For a little over a decade, As I Lay Dying has been a staple in the metalcore community. Through the years, the one album that has stood apart for me is Frail Words Collapse. Not only was it the introductory album, but it has continued to be the one I enjoyed most. Yes, Beneath the Encasing of Ashes came first – I understand that. But, the power and creation that supported Frail Words Collapse was above and beyond what its predecessor had shown.
Obviously everything that came after Frail Words Collapse was celebrated and pedestalized. For whatever reason, the album before Shadows Are Security, An Ocean Between Us, etc. has always seemed to sit heaviest with me. Unfortunately this theme of always liking whatever comes first, or whatever I am introduced to first, seems to be never-ending.
“94 Hours” and “Forever” will forever be tattooed on the glamorous history that is AILD. Personally, as much as I enjoy zigging when mainstream is zagging, I have to agree. The two tracks show the band at their most devastating, thunderous and brutal in their purest form. While many of their latter releases would dive deeper into technicalities and experimentation (somewhat, I should say), the earlier days showed a much more raw and shattering band. I firmly believe vocalist Tim Lambesis and drummer Jordan Mancino are at their absolute best throughout these two tracks and the rest of Frail Words Collapse.
Moving past the obvious, “The Beginning” and “Behind Me Lies Another Fallen Soldier” are definitive favorites of mine. They too have stood the test of time, collectively improving upon the album’s overall strength. Although they may not be many people’s first choice, or may even be overlooked or overshadowed by the two heavyweights of the album, these tracks add their own unique elements to the mix. “The Beginning” stands firm in digging its nails deep into the metalcore genre that stuck with them moving forward. It is truly the most “metalcore” track that the album has to offer. “Behind Me Lies Another Fallen Soldier” takes an enormous step back, slowing things down. Typically a huge no-no – but not in this instance. The track sits in the middle of the record and isn’t what most would suspect – a distracting track thrown in the middle of an explosion. In fact, it does just the opposite. Its distraction comes in the form of brilliance.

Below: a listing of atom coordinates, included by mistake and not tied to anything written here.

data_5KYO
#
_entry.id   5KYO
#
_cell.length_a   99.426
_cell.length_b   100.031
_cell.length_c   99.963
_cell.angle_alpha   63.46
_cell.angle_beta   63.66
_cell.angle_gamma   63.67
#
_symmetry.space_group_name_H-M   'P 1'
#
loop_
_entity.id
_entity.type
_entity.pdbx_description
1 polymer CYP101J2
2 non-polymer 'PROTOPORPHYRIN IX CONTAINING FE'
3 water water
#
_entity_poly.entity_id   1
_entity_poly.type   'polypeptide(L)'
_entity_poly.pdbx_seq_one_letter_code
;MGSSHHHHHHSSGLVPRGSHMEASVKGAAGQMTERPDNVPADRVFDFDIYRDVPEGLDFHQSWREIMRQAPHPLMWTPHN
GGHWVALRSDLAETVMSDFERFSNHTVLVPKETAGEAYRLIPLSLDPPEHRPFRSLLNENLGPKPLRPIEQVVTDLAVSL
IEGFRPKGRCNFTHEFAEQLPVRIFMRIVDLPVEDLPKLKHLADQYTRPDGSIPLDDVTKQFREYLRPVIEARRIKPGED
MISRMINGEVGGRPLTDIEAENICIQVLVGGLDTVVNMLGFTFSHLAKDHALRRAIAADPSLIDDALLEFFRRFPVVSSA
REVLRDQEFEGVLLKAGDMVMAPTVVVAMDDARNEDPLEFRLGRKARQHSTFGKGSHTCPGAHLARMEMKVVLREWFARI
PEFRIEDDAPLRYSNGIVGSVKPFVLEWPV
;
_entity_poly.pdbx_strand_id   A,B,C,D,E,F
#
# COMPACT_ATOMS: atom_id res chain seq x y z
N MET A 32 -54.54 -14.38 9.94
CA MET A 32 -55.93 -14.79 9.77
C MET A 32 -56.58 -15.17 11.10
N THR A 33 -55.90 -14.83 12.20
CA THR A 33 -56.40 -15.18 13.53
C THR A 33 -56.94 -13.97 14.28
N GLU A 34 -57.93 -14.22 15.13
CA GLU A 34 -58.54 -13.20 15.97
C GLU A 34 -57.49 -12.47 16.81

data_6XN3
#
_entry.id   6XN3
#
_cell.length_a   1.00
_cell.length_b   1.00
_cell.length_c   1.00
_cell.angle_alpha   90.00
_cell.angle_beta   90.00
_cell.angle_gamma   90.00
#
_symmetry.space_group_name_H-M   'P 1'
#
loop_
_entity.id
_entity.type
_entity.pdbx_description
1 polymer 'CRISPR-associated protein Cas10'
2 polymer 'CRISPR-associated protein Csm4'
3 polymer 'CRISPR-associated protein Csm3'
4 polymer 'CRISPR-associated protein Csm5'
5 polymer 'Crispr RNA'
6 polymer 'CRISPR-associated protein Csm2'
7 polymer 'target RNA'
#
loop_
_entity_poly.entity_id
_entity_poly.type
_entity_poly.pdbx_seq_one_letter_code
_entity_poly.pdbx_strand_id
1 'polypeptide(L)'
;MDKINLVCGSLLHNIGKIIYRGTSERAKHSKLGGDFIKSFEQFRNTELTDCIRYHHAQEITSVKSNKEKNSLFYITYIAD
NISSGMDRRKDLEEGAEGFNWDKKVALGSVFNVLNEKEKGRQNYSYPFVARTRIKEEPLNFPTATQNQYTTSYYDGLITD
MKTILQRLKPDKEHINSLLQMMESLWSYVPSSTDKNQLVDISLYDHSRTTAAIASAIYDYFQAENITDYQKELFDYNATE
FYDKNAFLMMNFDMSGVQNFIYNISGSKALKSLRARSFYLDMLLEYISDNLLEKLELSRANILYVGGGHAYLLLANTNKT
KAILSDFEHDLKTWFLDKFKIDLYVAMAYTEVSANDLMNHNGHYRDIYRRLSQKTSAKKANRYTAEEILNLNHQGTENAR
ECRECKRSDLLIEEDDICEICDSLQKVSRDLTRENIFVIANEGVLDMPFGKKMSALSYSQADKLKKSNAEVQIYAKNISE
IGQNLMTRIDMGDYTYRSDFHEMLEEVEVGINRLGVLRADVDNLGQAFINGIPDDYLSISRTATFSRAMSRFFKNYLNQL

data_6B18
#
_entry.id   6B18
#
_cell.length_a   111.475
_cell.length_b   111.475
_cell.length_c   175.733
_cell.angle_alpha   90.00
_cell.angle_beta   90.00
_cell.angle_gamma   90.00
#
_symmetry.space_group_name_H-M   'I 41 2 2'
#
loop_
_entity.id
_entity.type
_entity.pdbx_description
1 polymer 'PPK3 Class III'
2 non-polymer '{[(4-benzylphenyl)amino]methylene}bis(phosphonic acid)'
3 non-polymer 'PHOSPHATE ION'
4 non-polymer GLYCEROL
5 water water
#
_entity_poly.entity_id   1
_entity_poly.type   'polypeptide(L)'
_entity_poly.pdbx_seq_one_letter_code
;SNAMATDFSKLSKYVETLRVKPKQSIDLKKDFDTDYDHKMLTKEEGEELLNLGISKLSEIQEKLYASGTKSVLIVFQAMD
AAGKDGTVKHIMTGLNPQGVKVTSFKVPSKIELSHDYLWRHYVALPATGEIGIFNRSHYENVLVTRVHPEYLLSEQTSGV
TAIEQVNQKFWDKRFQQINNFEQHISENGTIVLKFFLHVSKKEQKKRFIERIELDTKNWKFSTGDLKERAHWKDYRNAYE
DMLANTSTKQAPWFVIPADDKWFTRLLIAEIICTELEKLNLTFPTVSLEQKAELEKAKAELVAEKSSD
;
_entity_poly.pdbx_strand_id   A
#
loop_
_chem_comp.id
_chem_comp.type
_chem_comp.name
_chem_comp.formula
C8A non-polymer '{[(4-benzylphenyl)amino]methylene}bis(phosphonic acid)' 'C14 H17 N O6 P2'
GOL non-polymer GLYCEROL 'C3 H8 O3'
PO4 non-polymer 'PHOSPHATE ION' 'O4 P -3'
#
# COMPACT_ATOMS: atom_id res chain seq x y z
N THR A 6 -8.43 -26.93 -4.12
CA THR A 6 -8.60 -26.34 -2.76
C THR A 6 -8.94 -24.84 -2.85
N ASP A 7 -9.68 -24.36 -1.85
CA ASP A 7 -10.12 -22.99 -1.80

Going back to my earlier comment about always like the “first” and sticking to my guns, perhaps I should explain. Protest The Hero‘s Kezia, The Human Abstract‘s Nocturne, Between The Buried And Me‘s The Silent Circus, Enter Shikari‘s Take To The Skies – to name a few – are all still my favorites by each of these bands. Even though each band has since created more popular – and in all likelihood, better – records, the originals are still the ones I would take to the grave. Obviously this theme doesn’t always define me, but I do feel that it is becoming increasingly evident over time.